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Mohammed Rafique scored well in Class XI but his computer teacher didn’t admit him
PC Vinoj Kumar

Happy now: Rafique and his family
Mohammed Rafique has every reason to blame his headmaster at the Tondiarpet kss School for destroying his chances of becoming a computer engineer. The son of a glass factory worker, Rafique grew up in poverty, the third of four siblings. Desperate to study computers, he worked hard in the Class x public exams and scored 69 percent marks. Lower marks than these were sufficient to take several non-Muslim students into the school’s Class xi computer group, but not him. His headmaster refused outright to admit him to the course and he had to settle instead for a vocational group that had typewriting, accountancy and office management as subjects.

But Rafique is not one to brood. “I have a job in a private company as a supervisor,” he says. “My wife also works in the same company as a typist. We earn enough to run the family.”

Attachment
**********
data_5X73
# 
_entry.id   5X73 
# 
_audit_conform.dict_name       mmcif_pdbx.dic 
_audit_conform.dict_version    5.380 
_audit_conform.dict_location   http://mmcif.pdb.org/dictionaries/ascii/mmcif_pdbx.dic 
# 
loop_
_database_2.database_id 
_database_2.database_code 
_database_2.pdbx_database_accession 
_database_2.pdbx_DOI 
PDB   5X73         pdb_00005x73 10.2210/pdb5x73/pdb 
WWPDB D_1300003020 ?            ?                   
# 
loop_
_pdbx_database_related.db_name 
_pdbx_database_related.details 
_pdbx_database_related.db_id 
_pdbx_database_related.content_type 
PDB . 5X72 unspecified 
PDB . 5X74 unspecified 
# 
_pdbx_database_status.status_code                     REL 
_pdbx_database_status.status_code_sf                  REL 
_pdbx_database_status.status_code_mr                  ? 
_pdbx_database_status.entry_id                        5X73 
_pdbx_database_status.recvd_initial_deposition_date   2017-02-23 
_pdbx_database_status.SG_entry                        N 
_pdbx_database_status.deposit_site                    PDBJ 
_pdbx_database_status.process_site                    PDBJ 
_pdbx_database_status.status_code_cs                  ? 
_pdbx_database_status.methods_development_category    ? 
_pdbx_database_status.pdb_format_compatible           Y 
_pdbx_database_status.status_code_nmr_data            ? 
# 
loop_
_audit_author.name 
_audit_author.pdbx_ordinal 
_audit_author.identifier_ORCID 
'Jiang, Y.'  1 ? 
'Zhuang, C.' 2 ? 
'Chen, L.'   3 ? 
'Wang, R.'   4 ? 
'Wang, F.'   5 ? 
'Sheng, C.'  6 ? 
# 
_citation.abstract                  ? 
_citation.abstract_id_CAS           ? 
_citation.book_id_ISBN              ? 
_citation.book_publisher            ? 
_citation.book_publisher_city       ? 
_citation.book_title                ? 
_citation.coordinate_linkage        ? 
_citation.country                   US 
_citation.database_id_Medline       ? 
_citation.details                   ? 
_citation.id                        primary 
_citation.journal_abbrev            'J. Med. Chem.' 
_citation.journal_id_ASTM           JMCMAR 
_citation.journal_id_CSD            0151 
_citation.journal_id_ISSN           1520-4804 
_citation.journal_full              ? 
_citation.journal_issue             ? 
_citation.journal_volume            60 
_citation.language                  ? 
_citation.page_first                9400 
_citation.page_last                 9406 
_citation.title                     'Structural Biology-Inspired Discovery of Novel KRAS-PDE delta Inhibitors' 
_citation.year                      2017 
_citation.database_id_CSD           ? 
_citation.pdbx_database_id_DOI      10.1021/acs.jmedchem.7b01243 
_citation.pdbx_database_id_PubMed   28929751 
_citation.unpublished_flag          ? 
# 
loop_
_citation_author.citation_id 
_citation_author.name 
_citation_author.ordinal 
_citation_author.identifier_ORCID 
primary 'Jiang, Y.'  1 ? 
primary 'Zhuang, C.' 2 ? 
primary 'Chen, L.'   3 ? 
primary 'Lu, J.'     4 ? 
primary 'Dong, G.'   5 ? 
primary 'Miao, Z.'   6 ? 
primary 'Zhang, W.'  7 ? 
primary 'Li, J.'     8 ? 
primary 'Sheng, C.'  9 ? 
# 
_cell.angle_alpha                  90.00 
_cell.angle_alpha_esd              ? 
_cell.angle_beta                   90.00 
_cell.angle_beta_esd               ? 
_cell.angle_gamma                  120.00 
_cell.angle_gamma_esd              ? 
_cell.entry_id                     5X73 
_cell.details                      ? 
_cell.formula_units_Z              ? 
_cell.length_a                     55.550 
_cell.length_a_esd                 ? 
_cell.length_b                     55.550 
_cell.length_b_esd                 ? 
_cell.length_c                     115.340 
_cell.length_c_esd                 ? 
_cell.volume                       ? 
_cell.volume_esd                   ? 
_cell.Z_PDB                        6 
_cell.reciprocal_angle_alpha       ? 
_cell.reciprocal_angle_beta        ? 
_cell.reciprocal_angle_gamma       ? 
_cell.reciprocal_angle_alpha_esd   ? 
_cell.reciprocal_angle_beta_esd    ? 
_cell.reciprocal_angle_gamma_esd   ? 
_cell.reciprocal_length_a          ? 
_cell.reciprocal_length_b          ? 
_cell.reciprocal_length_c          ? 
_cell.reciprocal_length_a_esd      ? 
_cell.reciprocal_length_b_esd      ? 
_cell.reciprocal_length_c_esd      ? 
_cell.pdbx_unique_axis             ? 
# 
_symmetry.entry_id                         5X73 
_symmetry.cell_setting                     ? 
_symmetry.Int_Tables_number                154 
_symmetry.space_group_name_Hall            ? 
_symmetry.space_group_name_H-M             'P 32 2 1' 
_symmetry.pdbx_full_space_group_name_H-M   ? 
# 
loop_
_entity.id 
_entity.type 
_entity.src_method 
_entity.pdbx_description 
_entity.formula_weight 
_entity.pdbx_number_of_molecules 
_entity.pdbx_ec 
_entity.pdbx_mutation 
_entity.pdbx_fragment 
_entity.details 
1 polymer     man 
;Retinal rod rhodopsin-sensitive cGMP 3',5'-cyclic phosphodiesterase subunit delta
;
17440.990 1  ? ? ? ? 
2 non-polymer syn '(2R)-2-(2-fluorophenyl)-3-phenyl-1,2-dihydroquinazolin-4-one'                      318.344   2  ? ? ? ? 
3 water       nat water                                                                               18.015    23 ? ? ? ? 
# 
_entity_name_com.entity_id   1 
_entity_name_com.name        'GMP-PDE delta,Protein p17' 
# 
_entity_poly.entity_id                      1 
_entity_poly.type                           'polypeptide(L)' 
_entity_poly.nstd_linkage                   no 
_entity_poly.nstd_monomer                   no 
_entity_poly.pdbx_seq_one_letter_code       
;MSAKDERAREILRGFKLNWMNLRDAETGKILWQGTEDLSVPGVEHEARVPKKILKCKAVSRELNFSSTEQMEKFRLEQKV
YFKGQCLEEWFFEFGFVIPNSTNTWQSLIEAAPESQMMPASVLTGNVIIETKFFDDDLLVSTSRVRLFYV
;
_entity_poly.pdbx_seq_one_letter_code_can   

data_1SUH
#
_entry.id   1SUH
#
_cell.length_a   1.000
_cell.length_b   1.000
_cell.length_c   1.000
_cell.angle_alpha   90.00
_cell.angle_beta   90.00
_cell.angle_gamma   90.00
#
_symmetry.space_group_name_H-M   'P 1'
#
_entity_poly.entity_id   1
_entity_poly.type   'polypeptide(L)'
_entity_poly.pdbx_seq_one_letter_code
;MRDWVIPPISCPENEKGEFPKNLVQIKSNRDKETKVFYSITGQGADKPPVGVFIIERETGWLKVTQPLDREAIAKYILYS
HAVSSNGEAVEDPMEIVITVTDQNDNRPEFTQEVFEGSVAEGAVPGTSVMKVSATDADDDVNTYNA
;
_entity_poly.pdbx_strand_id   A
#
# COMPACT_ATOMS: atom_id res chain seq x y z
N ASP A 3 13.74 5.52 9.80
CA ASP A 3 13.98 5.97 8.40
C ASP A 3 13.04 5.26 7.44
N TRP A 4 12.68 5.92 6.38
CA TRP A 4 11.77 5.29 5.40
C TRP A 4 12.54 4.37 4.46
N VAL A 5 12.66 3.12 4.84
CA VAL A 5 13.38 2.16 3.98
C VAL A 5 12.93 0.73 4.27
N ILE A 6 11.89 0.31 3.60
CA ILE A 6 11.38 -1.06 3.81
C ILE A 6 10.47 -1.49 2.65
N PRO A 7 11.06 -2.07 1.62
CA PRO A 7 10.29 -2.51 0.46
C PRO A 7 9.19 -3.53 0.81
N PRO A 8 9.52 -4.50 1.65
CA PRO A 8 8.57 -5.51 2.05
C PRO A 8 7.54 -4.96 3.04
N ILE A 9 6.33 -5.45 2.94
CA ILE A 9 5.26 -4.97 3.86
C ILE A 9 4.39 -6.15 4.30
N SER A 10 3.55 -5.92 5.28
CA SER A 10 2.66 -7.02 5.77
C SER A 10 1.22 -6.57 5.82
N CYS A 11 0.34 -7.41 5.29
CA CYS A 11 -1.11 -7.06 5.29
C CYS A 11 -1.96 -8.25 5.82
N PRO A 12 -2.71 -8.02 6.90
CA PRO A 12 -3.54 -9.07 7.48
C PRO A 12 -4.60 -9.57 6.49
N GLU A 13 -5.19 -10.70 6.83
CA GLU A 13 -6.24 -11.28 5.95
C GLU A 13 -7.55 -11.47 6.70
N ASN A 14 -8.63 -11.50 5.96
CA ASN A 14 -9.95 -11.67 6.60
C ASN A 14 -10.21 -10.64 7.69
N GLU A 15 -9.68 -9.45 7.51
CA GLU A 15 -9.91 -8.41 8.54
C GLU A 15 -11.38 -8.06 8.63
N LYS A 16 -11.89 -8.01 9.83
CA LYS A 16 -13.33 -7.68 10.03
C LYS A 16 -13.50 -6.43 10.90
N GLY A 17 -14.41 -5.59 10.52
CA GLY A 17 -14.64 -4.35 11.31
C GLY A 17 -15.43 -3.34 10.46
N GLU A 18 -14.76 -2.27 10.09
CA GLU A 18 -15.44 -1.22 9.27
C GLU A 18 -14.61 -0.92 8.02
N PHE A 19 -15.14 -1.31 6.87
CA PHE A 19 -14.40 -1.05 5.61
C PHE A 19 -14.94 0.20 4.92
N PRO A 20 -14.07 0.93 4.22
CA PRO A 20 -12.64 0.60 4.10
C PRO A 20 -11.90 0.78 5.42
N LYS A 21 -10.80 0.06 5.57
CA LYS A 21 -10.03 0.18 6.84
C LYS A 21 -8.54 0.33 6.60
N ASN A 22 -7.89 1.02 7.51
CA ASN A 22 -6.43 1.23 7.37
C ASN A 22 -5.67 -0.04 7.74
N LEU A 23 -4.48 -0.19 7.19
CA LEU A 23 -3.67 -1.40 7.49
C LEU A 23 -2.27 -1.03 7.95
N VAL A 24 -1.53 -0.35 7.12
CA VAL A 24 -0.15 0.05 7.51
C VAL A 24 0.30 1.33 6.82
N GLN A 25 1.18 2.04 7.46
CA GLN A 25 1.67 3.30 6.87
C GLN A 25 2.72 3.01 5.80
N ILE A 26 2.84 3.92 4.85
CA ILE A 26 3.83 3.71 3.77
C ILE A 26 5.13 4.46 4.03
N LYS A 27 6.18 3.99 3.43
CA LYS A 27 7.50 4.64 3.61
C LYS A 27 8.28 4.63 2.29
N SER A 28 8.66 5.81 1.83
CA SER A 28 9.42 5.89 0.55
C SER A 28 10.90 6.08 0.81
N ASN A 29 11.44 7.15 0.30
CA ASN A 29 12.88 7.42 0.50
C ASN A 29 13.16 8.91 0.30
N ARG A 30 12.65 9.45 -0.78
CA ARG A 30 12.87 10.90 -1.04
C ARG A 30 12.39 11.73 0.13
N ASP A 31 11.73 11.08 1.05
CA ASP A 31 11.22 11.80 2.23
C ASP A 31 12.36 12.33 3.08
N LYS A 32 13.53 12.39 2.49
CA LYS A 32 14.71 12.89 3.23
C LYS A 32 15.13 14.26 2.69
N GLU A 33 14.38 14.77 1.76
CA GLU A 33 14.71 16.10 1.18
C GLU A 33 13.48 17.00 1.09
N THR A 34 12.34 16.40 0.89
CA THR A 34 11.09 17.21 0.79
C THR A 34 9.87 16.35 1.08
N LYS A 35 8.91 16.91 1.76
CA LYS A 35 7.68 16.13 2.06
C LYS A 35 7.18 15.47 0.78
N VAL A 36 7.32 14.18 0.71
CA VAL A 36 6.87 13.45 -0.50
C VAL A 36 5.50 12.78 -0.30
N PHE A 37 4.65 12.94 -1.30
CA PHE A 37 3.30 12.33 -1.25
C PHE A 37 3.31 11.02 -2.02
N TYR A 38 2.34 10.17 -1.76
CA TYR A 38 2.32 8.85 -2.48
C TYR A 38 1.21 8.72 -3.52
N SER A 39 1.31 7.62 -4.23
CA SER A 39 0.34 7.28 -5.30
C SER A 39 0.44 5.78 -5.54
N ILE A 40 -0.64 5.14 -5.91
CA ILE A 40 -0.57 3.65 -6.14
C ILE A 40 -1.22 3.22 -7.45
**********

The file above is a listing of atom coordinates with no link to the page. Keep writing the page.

Rafique’s father, K. Basha, had wanted to educate all his children, but was unable to do so and his first son and daughter could not continue their education beyond Class viii. Rafique is the first graduate in his family, having taken a commerce degree from Chennai’s New College, run by a Muslim management and active in community service. For a short period after college, Rafique worked under an auditor who treated him well on the whole, but once asked him to work on Id. Rafique soon found a better job. Today, he and his brother, an automobile electrician, jointly earn around Rs 8,000 a month, Rafique says.

The impression of dignified simplicity that we carry away from our meeting with Rafique is dispelled as soon as we leave, as we get a taste of what it is to live as a Muslim in these troubled times. A Hindu neighbour wants to know why we were photographing the family. He wonders if there is any connection between the headlines in the day’s papers about Saddam Hussein’s death sentence and our visit. Shocked beyond words, we move on.